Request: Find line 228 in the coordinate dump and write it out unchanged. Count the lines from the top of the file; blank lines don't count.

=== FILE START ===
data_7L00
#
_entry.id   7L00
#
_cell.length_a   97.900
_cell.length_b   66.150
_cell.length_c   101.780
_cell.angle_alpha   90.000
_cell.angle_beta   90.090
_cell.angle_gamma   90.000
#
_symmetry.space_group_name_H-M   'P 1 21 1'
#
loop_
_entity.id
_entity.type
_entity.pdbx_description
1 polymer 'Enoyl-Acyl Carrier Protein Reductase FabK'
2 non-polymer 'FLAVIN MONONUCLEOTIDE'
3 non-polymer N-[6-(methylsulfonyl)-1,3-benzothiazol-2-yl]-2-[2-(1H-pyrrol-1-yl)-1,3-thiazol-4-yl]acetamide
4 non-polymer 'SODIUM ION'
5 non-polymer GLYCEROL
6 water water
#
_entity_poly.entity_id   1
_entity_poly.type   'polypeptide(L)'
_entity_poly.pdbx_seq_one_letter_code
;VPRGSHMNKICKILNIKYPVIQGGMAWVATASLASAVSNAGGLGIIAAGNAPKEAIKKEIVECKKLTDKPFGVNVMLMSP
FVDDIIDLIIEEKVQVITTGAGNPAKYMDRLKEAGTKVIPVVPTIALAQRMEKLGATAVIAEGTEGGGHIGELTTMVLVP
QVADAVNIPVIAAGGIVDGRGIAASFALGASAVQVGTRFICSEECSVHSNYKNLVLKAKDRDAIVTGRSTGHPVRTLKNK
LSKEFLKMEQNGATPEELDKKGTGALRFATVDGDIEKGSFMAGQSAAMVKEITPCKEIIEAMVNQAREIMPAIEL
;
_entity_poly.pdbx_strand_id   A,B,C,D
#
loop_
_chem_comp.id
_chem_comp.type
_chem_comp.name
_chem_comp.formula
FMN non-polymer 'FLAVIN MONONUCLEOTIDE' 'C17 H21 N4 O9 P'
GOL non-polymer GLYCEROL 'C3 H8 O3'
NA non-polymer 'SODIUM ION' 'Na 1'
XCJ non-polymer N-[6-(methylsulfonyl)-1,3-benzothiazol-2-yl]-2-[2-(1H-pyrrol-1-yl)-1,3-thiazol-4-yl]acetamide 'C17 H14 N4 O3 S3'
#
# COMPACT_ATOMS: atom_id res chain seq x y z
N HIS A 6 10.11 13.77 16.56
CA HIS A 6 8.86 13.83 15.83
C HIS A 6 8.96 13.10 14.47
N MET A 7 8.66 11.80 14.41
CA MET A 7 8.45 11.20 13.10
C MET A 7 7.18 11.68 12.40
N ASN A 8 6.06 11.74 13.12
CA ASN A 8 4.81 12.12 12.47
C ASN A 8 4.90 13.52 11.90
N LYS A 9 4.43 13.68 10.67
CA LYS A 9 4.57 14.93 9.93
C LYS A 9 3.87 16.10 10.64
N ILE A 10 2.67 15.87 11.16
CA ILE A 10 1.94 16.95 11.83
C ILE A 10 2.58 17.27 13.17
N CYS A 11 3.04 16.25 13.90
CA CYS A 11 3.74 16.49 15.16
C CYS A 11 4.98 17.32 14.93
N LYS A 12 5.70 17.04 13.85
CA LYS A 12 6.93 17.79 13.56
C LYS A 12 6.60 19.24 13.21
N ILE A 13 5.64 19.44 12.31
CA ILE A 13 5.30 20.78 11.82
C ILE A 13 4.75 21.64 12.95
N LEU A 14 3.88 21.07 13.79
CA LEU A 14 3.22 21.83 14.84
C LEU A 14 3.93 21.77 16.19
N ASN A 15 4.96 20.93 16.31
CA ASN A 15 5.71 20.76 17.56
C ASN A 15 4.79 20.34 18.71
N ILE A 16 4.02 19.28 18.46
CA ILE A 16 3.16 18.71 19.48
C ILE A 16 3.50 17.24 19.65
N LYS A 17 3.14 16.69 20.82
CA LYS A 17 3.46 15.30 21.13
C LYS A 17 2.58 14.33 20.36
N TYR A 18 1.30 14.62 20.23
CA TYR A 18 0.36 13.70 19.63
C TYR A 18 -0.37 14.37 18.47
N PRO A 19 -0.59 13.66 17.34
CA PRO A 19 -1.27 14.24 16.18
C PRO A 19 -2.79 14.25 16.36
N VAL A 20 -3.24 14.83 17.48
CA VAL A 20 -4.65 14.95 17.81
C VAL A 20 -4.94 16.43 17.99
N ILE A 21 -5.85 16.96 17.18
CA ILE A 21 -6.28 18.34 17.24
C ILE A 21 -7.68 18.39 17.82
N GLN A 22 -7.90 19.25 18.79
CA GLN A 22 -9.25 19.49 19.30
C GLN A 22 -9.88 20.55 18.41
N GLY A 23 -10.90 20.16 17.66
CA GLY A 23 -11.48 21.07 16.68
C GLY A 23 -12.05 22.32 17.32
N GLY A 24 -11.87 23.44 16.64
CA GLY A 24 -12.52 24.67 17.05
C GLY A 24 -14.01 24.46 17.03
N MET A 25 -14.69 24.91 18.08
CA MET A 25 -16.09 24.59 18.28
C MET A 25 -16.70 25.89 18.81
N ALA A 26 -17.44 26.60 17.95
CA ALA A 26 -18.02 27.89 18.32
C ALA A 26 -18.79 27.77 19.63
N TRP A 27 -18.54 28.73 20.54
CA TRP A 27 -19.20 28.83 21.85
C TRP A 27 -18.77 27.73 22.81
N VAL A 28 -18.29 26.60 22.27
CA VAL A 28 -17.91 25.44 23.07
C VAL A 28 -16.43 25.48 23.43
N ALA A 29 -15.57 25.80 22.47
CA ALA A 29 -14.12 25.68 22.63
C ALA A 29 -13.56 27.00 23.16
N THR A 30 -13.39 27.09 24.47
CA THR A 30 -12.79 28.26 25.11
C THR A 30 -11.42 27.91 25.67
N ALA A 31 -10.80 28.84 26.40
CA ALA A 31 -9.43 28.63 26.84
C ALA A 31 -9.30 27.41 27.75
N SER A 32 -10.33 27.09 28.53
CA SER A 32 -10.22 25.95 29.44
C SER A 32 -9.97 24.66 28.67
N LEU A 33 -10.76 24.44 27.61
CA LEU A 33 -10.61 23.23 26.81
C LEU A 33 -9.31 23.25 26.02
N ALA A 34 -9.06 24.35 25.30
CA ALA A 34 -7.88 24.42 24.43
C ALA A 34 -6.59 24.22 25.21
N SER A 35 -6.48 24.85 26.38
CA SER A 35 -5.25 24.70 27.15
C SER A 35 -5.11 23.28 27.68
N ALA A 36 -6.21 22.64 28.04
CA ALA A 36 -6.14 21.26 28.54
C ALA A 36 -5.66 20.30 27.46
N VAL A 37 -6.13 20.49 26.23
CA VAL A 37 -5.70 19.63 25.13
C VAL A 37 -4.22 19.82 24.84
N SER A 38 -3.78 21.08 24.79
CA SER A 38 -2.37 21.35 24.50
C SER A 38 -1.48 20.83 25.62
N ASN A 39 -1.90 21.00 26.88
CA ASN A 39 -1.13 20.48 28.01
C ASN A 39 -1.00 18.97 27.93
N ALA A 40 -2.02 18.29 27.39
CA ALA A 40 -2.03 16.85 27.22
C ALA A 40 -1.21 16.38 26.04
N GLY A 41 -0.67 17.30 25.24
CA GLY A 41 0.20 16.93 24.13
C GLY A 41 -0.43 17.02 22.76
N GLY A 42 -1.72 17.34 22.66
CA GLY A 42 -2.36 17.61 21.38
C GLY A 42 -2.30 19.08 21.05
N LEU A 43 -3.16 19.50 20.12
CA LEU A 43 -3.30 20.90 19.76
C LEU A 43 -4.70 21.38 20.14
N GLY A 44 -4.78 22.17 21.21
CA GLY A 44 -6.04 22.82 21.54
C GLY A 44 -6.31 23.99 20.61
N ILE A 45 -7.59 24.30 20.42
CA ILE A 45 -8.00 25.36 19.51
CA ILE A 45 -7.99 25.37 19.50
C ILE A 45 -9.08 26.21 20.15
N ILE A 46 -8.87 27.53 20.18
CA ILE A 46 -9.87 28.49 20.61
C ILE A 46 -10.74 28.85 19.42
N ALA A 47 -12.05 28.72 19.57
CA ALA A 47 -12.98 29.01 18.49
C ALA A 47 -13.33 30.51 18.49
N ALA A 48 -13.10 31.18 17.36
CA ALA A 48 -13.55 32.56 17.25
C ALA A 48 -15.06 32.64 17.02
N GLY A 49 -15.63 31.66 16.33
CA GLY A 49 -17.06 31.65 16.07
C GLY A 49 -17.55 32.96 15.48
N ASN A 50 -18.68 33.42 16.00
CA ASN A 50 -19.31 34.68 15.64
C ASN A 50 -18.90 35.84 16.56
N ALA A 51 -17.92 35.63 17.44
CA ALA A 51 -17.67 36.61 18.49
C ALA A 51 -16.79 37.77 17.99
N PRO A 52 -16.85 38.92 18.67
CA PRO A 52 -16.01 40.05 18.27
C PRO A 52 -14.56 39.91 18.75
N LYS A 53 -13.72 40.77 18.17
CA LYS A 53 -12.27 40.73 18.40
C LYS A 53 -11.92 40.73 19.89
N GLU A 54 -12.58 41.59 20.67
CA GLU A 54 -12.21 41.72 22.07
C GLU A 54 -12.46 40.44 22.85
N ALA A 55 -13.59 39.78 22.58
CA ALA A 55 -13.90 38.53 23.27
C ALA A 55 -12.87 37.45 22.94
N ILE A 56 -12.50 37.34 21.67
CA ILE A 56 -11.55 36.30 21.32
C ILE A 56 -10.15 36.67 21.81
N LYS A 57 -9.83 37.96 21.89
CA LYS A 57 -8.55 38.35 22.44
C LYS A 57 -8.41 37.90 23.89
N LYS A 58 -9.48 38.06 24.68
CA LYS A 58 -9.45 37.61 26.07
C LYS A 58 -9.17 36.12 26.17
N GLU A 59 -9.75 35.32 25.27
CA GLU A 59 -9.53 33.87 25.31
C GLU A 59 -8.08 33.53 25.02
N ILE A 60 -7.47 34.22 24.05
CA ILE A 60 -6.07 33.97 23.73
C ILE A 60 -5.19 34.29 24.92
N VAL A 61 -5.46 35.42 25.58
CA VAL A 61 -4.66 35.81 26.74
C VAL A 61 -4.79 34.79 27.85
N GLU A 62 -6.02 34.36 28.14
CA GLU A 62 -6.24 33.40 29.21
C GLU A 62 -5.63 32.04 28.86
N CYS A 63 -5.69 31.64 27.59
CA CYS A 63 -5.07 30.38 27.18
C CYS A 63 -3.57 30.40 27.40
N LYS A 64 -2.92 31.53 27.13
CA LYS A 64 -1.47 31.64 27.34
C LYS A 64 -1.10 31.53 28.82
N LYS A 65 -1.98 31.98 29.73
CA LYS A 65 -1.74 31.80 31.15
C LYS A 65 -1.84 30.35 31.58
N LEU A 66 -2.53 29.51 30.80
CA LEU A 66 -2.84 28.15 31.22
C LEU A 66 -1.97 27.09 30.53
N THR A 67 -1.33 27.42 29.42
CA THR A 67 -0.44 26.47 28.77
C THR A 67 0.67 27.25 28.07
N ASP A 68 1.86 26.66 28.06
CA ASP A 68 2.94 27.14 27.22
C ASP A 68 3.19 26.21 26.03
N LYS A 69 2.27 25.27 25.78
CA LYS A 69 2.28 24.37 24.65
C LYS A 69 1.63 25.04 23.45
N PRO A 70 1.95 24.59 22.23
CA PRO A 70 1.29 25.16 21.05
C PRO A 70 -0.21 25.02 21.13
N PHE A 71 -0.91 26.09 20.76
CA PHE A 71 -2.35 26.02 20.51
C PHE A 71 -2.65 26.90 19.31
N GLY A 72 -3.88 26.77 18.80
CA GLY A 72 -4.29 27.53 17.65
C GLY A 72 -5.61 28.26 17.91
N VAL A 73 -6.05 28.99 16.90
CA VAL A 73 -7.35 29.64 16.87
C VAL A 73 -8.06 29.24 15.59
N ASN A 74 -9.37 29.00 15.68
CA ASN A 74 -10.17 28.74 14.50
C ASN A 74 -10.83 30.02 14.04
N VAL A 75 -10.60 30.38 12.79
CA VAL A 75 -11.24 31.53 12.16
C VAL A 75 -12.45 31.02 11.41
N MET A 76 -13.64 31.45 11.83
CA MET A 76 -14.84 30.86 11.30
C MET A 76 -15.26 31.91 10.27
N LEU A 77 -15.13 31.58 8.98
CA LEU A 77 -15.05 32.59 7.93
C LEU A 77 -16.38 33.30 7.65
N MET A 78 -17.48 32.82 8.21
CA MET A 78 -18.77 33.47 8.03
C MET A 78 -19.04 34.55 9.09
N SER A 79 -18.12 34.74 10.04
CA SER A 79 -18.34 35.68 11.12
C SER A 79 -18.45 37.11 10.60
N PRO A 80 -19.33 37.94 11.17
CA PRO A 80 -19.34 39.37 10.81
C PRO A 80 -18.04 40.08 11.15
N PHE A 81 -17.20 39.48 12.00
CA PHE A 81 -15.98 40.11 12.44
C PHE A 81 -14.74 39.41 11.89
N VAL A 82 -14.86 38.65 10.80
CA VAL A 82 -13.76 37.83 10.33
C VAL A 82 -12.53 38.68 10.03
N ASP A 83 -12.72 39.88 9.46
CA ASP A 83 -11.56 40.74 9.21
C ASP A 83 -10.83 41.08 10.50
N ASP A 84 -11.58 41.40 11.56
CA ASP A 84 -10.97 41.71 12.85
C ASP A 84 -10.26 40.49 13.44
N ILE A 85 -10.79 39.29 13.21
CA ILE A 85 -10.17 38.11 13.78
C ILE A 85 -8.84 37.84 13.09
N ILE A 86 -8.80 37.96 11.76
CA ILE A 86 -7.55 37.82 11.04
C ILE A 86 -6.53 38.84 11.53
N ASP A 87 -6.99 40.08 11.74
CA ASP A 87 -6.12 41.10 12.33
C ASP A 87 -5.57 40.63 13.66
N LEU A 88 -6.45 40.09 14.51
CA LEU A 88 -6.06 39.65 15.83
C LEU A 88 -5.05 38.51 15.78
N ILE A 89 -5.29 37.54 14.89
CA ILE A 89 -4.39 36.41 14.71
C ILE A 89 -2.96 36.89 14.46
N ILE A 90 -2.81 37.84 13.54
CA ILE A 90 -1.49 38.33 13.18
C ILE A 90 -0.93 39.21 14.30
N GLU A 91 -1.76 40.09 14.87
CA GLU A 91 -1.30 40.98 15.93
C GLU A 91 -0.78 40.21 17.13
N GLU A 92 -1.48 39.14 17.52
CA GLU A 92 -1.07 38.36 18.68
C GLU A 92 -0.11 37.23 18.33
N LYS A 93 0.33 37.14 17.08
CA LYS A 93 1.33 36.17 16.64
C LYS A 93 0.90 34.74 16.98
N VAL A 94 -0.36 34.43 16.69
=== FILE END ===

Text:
CA LEU A 66 -2.84 28.15 31.22